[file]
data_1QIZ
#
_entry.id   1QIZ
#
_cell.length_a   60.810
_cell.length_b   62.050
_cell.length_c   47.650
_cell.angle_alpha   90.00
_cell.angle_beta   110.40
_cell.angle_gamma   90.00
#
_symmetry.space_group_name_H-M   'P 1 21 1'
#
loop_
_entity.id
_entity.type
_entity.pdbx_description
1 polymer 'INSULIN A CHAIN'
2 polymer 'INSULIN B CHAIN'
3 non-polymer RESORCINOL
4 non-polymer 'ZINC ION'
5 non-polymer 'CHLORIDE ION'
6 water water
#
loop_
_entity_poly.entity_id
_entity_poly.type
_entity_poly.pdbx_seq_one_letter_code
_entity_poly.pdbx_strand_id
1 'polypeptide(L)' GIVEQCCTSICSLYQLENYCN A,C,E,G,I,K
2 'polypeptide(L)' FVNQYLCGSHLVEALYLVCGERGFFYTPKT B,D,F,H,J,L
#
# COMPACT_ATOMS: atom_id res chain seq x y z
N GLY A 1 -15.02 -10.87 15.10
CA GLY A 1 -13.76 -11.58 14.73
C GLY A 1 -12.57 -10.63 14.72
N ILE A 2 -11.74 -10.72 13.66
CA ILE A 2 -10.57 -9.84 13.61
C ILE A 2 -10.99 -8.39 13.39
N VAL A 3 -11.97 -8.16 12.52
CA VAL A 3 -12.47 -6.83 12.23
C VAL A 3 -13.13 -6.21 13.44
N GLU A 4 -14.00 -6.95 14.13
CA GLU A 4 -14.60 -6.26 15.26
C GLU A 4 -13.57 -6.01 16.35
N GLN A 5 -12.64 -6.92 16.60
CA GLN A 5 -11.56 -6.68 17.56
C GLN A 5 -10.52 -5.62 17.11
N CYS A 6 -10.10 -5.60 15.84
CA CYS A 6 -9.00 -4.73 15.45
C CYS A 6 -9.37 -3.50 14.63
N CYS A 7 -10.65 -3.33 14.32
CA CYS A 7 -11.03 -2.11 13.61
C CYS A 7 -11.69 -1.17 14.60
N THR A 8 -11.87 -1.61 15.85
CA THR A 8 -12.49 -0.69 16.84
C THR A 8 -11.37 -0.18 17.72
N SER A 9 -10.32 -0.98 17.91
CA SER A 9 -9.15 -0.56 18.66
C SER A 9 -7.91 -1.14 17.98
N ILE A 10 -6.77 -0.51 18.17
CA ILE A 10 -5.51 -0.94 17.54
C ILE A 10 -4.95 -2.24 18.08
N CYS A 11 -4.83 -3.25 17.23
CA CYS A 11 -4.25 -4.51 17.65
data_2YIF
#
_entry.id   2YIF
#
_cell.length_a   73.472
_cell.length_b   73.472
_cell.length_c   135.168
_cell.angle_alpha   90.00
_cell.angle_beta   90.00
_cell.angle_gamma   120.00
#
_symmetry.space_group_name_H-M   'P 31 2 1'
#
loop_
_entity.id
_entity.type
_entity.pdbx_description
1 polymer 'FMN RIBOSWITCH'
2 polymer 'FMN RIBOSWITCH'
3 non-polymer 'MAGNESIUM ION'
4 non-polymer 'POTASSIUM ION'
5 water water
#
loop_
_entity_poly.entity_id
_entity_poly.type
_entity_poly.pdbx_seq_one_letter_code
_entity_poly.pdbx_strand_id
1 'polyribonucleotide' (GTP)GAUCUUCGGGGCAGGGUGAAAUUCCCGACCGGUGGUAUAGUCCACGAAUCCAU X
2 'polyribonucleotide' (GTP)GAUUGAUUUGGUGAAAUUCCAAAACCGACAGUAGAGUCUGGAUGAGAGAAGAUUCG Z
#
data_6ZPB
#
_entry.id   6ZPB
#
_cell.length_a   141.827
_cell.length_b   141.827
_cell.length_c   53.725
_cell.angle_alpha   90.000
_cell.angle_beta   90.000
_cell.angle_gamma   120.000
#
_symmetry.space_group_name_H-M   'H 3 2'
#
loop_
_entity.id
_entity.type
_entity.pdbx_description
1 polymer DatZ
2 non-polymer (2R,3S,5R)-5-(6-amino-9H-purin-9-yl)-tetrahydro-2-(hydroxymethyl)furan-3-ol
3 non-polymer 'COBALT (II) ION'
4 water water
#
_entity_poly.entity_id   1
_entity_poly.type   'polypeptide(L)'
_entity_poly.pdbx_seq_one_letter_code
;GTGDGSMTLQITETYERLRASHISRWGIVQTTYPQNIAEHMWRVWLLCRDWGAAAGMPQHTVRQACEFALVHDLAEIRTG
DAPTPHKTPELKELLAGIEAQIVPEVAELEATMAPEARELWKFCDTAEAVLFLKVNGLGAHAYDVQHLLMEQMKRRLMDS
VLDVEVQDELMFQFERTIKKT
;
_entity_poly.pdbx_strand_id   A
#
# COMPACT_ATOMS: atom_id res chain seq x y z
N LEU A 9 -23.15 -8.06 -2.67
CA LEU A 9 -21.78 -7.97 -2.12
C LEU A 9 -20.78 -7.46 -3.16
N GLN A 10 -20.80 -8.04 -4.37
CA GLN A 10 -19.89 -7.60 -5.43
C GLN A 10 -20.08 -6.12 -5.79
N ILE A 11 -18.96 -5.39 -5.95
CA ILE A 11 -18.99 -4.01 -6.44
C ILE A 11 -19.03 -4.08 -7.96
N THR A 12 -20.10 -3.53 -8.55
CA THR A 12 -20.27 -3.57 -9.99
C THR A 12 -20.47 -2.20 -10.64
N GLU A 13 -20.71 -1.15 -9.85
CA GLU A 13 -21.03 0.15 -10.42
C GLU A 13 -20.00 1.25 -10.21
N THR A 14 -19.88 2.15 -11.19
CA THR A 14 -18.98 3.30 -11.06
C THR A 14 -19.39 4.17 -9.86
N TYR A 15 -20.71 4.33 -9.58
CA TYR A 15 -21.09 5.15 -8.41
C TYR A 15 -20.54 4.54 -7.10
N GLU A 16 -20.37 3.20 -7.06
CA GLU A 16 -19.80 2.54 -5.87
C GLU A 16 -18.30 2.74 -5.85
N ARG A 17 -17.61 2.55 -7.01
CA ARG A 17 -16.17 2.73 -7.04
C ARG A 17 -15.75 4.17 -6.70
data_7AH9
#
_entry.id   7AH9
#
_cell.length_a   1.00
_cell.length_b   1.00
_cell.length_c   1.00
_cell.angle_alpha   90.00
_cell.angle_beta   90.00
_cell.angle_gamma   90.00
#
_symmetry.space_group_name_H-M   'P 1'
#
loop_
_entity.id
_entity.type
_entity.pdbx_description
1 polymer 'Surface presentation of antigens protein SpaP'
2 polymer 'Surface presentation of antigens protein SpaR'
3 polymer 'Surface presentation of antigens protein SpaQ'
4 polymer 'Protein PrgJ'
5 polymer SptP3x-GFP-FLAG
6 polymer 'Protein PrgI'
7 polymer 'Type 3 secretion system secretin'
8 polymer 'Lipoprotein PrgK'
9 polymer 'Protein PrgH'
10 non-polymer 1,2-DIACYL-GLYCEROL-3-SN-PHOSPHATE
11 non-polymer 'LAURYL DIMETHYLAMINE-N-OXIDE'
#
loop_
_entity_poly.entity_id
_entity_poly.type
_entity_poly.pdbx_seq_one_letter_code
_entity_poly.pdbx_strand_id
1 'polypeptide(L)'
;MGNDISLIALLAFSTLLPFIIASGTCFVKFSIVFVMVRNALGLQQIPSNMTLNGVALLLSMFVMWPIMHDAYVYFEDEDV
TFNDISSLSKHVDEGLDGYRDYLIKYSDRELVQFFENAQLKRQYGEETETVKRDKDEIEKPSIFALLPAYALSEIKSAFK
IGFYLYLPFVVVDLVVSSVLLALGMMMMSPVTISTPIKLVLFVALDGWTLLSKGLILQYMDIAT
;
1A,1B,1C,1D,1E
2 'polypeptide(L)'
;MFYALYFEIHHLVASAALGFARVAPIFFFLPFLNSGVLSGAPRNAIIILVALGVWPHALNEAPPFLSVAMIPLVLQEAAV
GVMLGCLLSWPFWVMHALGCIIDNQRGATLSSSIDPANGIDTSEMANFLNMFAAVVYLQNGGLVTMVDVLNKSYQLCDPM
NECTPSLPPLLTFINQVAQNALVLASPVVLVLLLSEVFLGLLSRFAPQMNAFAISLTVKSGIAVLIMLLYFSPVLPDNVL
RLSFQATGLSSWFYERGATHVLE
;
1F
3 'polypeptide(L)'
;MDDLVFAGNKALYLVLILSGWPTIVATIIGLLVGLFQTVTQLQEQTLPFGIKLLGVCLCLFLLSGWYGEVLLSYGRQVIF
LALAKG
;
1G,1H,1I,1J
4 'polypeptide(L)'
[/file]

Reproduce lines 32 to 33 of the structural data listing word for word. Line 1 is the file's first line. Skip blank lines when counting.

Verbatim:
#
# COMPACT_ATOMS: atom_id res chain seq x y z